Let me start off by saying that I am a huge Transformers fan, always have been. The current line of Transformers “Generations” action figures are great models that resemble the robots they portray, and they transform easily. But the movie-themed action figures? Intricate and horribly complex to transform.
A couple of years ago when the first movie came out, I purchased a Bumblee Bee action figure. After a little struggling, it was transformed and standing flimsily on the shelf. Sometime after that, maybe around the time of the second movie, I purchased a Decepticon bulldozer. To say that the transformation process is difficult is a bit light – it is frustratingly complex.
Not having learned my lesson, I have since purchased Arcee and another Autobot motorcycle, and more recently, a Voyager class Optimus Prime and Ironhide. My goodness, these are all the worst Transformer action figures I have ever seen. Transformers are supposed to, you know, transform. Pieces wouldn’t move where they were supposed to go, parts popped off, and the entire ordeal was maddening. And when all is said and done, the figures are difficult to stand up and pose.
Whose fault is this? Hasbro or Michael Bay? No doubt the models are so complex to transform because they’re detailed to resemble on-screen characters. But if a late-20s adult has problems transforming a Transformers action figure, how is a child going to manage?
While the Transformers Generation action figures are blockier and less detailed than the movie action figures, they offer almost as much articulation and loads more playability. Not that I play with or regularly transform my action figures outside of the initial conversion (20th anniversary Optimus Prime excluded).
So if you’re looking to buy a Transformers action figure for a child this holiday season, I strongly recommend that you look at the Generations series and urge you not to seriously consider any of the movie-series action figures. Unless of course you don’t mind helping every time your kids want to transform their figures, at which point I’ll whip out an I told you so.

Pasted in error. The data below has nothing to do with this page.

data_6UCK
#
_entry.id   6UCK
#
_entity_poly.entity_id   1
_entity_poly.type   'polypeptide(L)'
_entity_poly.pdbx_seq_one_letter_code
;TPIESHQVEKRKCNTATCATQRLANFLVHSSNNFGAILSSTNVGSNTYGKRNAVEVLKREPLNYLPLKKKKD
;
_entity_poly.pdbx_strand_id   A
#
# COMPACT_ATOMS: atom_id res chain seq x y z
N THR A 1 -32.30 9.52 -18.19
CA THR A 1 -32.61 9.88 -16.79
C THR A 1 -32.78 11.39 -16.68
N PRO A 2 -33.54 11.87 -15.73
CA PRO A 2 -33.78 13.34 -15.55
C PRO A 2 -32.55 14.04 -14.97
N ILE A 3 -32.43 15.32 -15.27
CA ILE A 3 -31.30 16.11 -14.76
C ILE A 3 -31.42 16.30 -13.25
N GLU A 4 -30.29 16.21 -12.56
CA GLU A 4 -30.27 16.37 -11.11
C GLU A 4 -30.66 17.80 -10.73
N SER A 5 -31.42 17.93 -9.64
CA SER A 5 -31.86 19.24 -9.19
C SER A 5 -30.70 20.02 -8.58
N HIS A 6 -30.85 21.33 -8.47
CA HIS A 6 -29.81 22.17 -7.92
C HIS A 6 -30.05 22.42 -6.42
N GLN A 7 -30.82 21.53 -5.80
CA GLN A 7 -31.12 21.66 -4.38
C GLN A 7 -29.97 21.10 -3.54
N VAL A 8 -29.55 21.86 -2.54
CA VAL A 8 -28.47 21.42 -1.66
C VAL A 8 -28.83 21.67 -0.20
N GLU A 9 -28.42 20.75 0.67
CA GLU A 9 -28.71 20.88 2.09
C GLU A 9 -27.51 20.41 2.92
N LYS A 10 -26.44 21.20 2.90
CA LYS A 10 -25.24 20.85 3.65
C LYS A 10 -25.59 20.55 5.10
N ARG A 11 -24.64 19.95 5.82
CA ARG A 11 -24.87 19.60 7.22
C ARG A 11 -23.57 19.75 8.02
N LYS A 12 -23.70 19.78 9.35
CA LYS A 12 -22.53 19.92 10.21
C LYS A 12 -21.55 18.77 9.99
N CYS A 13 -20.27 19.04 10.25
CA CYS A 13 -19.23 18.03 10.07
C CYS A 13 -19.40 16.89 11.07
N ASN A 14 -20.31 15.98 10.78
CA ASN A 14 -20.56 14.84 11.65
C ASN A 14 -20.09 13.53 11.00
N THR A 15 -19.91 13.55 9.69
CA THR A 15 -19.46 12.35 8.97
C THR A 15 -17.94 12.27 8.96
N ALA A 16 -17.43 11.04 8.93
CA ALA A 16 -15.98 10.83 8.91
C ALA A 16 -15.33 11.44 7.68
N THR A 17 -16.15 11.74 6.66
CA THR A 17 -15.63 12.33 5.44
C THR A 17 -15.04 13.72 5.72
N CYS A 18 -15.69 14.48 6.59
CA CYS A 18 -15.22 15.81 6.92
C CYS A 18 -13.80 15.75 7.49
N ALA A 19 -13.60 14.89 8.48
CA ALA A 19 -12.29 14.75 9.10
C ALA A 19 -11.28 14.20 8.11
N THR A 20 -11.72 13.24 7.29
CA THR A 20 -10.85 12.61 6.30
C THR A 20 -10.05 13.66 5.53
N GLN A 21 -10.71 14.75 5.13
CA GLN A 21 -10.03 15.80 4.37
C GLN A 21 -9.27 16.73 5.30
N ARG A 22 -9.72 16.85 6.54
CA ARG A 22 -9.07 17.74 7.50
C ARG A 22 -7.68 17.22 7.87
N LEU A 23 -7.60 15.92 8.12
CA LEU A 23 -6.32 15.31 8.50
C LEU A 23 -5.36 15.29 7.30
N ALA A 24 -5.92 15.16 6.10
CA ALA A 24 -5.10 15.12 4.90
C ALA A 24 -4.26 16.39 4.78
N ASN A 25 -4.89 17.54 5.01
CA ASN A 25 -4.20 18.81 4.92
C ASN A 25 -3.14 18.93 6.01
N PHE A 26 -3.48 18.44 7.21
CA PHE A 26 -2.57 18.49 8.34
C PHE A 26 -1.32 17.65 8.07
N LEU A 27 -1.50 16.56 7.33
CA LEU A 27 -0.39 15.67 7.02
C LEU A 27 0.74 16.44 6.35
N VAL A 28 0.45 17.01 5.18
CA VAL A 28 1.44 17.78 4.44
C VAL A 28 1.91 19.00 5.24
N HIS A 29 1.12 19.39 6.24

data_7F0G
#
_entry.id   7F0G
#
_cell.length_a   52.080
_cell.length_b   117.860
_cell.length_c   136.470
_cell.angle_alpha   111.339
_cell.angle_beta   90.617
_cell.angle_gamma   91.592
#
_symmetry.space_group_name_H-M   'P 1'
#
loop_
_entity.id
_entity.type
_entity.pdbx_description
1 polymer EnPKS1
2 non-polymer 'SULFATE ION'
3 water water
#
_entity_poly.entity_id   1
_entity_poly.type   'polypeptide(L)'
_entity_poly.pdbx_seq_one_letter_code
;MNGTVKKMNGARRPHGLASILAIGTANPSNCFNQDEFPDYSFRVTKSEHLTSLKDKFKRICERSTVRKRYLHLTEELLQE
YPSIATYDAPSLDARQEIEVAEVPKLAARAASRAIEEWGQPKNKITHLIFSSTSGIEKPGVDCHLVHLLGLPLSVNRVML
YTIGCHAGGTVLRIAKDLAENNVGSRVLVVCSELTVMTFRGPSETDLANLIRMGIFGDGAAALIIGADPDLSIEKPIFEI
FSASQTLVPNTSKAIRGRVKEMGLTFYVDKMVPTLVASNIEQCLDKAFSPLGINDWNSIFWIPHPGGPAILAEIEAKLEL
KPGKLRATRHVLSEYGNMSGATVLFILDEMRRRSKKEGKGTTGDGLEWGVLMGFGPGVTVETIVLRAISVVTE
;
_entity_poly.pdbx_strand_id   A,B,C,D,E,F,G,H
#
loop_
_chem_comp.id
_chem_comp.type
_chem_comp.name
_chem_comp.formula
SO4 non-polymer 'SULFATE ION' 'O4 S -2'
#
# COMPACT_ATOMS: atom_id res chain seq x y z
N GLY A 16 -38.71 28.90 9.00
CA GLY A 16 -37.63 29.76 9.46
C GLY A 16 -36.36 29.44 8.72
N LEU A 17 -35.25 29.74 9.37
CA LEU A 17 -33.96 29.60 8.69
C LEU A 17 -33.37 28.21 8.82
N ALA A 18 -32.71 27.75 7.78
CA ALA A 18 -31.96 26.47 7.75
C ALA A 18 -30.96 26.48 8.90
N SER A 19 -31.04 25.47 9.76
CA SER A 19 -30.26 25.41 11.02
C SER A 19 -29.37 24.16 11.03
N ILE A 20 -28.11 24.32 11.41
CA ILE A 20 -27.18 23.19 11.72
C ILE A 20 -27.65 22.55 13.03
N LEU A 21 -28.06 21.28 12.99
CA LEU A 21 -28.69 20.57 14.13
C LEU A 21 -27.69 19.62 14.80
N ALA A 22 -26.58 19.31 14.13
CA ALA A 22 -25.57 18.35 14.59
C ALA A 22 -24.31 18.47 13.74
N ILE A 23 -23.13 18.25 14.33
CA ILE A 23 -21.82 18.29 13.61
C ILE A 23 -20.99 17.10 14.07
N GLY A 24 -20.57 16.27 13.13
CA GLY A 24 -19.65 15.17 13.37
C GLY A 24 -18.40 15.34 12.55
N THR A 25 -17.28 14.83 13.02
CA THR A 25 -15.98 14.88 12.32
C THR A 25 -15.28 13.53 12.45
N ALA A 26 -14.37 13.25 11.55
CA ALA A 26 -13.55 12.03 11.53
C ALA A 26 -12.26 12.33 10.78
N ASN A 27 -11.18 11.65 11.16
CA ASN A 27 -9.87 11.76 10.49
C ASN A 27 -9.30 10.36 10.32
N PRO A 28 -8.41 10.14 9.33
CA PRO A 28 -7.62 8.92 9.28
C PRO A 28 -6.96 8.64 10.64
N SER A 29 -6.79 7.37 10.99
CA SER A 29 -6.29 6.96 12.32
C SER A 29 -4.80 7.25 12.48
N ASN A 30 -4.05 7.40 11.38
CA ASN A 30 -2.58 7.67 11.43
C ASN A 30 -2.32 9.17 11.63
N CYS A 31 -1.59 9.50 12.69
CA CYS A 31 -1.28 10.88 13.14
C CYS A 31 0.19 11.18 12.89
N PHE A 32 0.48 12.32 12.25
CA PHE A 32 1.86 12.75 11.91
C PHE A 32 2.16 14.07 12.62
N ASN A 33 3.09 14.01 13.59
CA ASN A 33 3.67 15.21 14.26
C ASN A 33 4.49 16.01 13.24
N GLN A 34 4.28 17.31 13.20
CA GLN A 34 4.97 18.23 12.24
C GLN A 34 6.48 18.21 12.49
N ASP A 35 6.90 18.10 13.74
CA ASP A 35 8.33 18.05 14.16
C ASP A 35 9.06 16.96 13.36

I’ll second that! My half-brother got some transformers toys for christmas from the grandparents (they never gave ME fun toys like that! >:( |) and, as I was working with them, several pieces broke off right in my hand. Not only did I feel terrible I broke HIS toys, I felt horrible because my grandmother was sitting right there and was disappointed and disheartened that the toys she got were, in all honesty, junk. We then pulled out the OLD transformers toys (from when it was a TV series, remember!? Because I…don’t) and they were extremely well made and solid. There was a click, CLICK, CLUNK! and all around solid feel with those. Just like our tools, our toys are being made more cheaply with every passing year. At least we still have Lego though. Still quality toys at…well, you pay a premium for the quality of Lego but it’s worth it.
I don’t think it’s that they’re shoddily made, but that they’re designed too intricately. I have a few of the “Transformer Generations” figures, and they are just superior in both design and construction. I picked up a few of the first movie figures as well, thinking they would look good on a shelf, but they’re just flimsy and floppy. Forget about transforming them back – they feel like they’ll break in half, and probably will without the utmost gentle of handling.
The figures from the ’80s and ’90s may look a bit cruder, but they’re infinitely more durable.
As for LEGO, one can tell that they’re investing serious resources in their design team. I picked up one of the Star Wars sets for fun and then bought a few more. And the modular buildings, such as the Fire Brigade, – are absolute joys to build as well.